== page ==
What We Don’t Talk About / Regina Coyula

My husband has dengue fever. Or chikunguya, what the difference is can only be known after a long-awaited test. We needed to find our family doctor because he kept going from house to house inquiring of people with fever or other suspicious symptoms. The doctor, after a physical examination and posing a series of questions, filled out a paper and referred him to Fajardo Hospital.

“Don’t worry, you don’t have to wait in line for this.”

At 11:30  Alcides went to the hospital with one of our daughters who arrived at just the right time. I stayed at home cooking, so they could eat lunch after returning from the hospital.

At four in the afternoon, my brother arrived and took me to Fajardo. At that hour the shift doctor still had not seen the urgent test results. Alcides had to wait for a long time because the line that he “didn’t have to wait in” was much bigger than the line for people who arrived for other reasons. Finally, it was his turn. A young Guinean doctor with enviable patience attended each case, filled out a stack of papers and still had the Hippocratic spirit to be friendly.

I signed a paper to take responsibility for Alcides. What worries the doctors (at the hospital as well as at the neighborhood clinic) is that his platelets are very low and his leucocytes very high, but I’d rather go to the clinic every day to have the follow-up analysis than to leave him in the hospital. I don’t like anything about the Emergency Room, disorganized and lacking in hygiene, and I have no reason to suppose that the rest of the hospital would be any different.

In the waiting room the patients never stop complaining. Why if you come with a referral directly from your clinic do you have to repeat the same procedures with the doctor on duty instead of going directly to the lab? No one knows what the “guidelines” say. Later, there were only two doctors and they were overwhelmed. Those missing must be on overseas missions like Barrio Adentro or Mas Medicos; to the claim of our being a “Medical Powerhouse” should be added: … “for export.”

Having a case of dengue fever in the house isn’t news. The list of patients in the four surrounding blocks fills two pages in a school notebook. “We haven’t found the source,” my family doctor tells me with concern. I comment, “They shouldn’t focus so much on individual homes, rather they should clean up the neglected lot on the corner, and if they haven’t found the source, there they’re going to find all those who haven’t appeared yet.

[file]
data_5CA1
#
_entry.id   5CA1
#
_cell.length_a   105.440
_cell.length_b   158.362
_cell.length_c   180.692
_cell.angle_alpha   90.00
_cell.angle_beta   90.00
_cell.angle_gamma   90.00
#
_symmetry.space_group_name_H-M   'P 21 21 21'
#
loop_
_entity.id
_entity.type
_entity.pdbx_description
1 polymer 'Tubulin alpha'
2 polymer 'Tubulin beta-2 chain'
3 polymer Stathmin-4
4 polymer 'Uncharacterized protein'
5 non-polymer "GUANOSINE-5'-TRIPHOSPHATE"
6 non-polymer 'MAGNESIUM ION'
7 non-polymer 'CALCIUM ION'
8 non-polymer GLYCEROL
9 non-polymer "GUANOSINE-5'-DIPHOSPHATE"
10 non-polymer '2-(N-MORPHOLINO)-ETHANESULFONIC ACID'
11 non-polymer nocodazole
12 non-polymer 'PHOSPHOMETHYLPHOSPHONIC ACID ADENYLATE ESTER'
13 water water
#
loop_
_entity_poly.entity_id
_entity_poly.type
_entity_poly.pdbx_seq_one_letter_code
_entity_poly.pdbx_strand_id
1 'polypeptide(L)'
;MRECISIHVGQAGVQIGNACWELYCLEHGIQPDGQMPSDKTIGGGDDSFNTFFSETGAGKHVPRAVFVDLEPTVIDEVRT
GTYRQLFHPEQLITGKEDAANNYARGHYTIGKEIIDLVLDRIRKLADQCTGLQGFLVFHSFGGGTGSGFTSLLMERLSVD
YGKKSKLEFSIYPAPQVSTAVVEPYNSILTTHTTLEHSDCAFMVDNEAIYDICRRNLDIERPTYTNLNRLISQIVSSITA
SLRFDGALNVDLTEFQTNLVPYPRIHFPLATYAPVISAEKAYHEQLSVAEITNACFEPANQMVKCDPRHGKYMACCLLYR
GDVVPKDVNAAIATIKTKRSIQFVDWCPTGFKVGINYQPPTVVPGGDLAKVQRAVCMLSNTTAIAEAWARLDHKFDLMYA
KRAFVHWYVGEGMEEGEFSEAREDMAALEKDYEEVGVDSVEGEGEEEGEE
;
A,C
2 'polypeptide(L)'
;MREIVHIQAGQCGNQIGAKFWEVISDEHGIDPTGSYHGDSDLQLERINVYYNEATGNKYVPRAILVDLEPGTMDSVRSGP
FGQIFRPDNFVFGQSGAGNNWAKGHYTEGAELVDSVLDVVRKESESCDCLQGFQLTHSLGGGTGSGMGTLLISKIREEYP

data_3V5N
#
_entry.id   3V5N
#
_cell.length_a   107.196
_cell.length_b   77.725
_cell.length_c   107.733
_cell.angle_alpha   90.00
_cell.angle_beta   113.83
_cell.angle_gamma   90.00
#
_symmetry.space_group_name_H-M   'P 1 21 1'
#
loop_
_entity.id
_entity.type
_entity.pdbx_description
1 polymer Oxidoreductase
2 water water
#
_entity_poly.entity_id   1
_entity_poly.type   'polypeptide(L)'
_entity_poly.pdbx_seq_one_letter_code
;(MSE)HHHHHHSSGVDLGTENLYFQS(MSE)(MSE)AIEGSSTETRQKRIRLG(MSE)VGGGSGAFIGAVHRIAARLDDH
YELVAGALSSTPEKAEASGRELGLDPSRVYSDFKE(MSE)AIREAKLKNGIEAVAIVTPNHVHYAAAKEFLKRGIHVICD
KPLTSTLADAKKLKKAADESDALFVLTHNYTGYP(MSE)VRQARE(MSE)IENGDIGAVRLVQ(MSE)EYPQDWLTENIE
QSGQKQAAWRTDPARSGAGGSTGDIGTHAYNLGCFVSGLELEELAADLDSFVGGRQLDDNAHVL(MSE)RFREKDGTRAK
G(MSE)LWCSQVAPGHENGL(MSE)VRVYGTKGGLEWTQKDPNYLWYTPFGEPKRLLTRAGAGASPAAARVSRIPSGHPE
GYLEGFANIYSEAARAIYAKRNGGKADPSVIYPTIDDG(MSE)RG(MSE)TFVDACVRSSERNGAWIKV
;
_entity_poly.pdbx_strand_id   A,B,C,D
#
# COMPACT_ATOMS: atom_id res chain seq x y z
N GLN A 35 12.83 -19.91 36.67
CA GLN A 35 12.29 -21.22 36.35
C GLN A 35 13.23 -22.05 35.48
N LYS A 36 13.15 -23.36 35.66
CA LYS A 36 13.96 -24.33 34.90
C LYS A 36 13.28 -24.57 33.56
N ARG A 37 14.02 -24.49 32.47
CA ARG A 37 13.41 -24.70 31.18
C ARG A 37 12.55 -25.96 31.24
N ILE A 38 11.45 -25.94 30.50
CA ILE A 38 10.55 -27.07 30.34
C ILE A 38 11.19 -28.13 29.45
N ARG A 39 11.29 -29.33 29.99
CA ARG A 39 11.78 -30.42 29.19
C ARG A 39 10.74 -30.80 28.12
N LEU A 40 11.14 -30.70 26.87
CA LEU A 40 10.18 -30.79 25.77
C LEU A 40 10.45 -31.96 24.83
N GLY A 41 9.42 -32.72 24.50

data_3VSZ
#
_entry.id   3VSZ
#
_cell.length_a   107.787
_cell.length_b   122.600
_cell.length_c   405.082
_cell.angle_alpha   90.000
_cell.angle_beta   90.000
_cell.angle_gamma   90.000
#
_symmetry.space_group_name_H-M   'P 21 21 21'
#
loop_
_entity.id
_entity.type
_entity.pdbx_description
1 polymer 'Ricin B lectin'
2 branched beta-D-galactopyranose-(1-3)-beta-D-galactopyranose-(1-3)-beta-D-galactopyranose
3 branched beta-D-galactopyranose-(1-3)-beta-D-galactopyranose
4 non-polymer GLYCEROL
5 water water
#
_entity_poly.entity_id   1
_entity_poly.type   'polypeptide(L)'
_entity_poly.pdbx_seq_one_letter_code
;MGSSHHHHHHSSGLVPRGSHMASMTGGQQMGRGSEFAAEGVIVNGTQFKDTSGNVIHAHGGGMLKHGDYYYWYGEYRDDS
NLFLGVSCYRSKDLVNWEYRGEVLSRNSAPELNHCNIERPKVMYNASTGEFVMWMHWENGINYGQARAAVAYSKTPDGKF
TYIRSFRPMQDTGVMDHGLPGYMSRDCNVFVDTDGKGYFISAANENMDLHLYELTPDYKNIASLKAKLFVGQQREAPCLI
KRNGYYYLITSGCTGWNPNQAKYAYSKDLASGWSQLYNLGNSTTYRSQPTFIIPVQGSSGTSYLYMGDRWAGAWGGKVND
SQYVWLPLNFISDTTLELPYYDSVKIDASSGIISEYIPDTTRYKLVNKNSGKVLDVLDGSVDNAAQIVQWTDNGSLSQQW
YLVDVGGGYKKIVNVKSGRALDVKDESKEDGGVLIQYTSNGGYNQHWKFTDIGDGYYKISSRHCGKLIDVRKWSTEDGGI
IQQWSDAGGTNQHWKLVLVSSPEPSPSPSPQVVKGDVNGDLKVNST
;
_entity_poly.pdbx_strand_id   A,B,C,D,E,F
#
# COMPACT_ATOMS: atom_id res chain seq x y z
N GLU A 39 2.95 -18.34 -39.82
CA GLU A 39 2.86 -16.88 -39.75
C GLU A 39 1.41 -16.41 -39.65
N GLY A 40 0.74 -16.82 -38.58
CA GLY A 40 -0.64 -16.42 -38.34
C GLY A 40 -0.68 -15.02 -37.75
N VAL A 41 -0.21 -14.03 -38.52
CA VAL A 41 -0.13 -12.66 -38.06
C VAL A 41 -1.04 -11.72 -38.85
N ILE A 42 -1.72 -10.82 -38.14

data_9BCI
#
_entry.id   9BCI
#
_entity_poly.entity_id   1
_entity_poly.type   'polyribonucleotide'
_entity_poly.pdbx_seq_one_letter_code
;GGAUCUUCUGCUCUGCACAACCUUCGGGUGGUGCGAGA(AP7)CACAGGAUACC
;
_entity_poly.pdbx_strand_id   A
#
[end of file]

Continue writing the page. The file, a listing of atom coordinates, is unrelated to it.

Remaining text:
As the situation is worsening (I would speak of an epidemic, but the health authorities seem not to have received “the orientation”) the priority is the source. Yesterday they came and fumigated and asked about home sources (if you have vases, plants in water, drinking bowls for pets, water deposits in the house, and I already know the list by heart and can recite it). Later the supervisor showed up to ask about the program to check for sources in homes; later the supervisor’s boss came by to ask about the program to check for sources in homes.

And at the lush wilderness on the corner? No one asks about the sources there.

28 July 2014

Woe is Me, Who Was a Poet / Regina Coyula

Woe is Me, Who Was a Poet…

…or thought I was, which is worse. In keeping with this, I would have become a “fine poet of felt verses,” as literary criticism says when it has nothing better to say. Common sense and love of writing have left me here, where I feel so comfortable. I found a very yellowed piece of lined paper bearing this text typed by an Underwood, following an interminable train ride from Santa Clara to Havana taken along with a group of youths who were returning from a rock festival. Speaking of Frank Abel, does anyone know what has become of him?

HEAVY METAL

To Frank Abel Dopico 

The rock-and-rollers love the nocturnality of trains

then

the rockers run away from home

they beg for money at the station

and they go to another province

to imagine what it’s like to travel.

In the parks

the rockers are blue

they make love and urinate in the solitude of sidewalks

all pleasure they find in the cross-eyed hands of Jimmy Page.

They have a calling to be cops, the rockers

they raise the decibels

exorcism by percussion

it’s the train and it’s Led Zeppelin

there is a monastic silence in the rockers

they tear their hair and they huddle to weep in the corner of the car.

They don’t think of the following day

they clasp their hands and kiss the crucifix.

The sweet rockers

rehearse with amphetamines and other complications

to imagine how it is

to travel.

(June 19, 1990)

Translated by: Alicia Barraqué Ellison

14 July 2014

Go Around / Regina Coyula

It’s an ordinary apartment in a quiet Havana neighborhood. You have to knock and go inside to find out if owner knows about the recommendation you have been given. There are no introductions. A girl leads you straight to a room in the apartment that is not a room but rather a little store, well-organized and well-stocked, given what it is.

“How much is this wallet?”

“Um, I don’t know if they told you but I don’t sell, I rent,” she says.

Huh?